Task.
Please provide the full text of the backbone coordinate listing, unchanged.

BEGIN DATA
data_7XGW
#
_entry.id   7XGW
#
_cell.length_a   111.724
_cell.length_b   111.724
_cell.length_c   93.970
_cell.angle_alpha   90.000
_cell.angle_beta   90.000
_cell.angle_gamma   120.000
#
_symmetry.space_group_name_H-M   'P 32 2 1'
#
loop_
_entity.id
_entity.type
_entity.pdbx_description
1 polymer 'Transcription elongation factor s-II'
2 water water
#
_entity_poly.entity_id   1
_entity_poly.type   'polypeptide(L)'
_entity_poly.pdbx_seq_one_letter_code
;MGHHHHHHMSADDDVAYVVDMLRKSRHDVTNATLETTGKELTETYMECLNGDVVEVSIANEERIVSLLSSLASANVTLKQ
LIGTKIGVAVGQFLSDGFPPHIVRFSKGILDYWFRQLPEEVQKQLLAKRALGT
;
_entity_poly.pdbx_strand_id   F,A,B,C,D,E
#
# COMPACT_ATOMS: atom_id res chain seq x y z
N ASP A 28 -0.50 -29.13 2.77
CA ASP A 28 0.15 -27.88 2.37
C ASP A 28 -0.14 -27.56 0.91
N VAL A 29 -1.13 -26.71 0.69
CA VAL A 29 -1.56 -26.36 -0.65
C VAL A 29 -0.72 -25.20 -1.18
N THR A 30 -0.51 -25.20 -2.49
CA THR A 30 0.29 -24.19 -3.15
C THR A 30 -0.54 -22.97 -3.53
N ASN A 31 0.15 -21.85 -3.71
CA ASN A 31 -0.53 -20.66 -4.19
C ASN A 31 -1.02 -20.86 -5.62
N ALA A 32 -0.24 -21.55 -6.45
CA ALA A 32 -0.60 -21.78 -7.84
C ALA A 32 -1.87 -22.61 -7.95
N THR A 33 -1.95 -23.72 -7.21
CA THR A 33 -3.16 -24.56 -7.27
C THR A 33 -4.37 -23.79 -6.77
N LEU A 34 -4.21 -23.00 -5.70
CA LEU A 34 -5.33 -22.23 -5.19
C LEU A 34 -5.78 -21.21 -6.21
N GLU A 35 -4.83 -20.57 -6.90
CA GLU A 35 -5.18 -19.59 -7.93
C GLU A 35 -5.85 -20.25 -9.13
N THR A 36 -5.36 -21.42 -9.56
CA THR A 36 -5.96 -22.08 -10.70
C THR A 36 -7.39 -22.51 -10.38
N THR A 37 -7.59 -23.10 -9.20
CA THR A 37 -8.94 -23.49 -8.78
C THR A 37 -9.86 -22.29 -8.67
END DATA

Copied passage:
data_7XGW
#
_entry.id   7XGW
#
_cell.length_a   111.724
_cell.length_b   111.724
_cell.length_c   93.970
_cell.angle_alpha   90.000
_cell.angle_beta   90.000
_cell.angle_gamma   120.000
#
_symmetry.space_group_name_H-M   'P 32 2 1'
#
loop_
_entity.id
_entity.type
_entity.pdbx_description
1 polymer 'Transcription elongation factor s-II'
2 water water
#
_entity_poly.entity_id   1
_entity_poly.type   'polypeptide(L)'
_entity_poly.pdbx_seq_one_letter_code
;MGHHHHHHMSADDDVAYVVDMLRKSRHDVTNATLETTGKELTETYMECLNGDVVEVSIANEERIVSLLSSLASANVTLKQ
LIGTKIGVAVGQFLSDGFPPHIVRFSKGILDYWFRQLPEEVQKQLLAKRALGT
;
_entity_poly.pdbx_strand_id   F,A,B,C,D,E
#
# COMPACT_ATOMS: atom_id res chain seq x y z
N ASP A 28 -0.50 -29.13 2.77
CA ASP A 28 0.15 -27.88 2.37
C ASP A 28 -0.14 -27.56 0.91
N VAL A 29 -1.13 -26.71 0.69
CA VAL A 29 -1.56 -26.36 -0.65
C VAL A 29 -0.72 -25.20 -1.18
N THR A 30 -0.51 -25.20 -2.49
CA THR A 30 0.29 -24.19 -3.15
C THR A 30 -0.54 -22.97 -3.53
N ASN A 31 0.15 -21.85 -3.71
CA ASN A 31 -0.53 -20.66 -4.19
C ASN A 31 -1.02 -20.86 -5.62
N ALA A 32 -0.24 -21.55 -6.45
CA ALA A 32 -0.60 -21.78 -7.84
C ALA A 32 -1.87 -22.61 -7.95
N THR A 33 -1.95 -23.72 -7.21
CA THR A 33 -3.16 -24.56 -7.27
C THR A 33 -4.37 -23.79 -6.77
N LEU A 34 -4.21 -23.00 -5.70
CA LEU A 34 -5.33 -22.23 -5.19
C LEU A 34 -5.78 -21.21 -6.21
N GLU A 35 -4.83 -20.57 -6.90
CA GLU A 35 -5.18 -19.59 -7.93
C GLU A 35 -5.85 -20.25 -9.13
N THR A 36 -5.36 -21.42 -9.56
CA THR A 36 -5.96 -22.08 -10.70
C THR A 36 -7.39 -22.51 -10.38
N THR A 37 -7.59 -23.10 -9.20
CA THR A 37 -8.94 -23.49 -8.78
C THR A 37 -9.86 -22.29 -8.67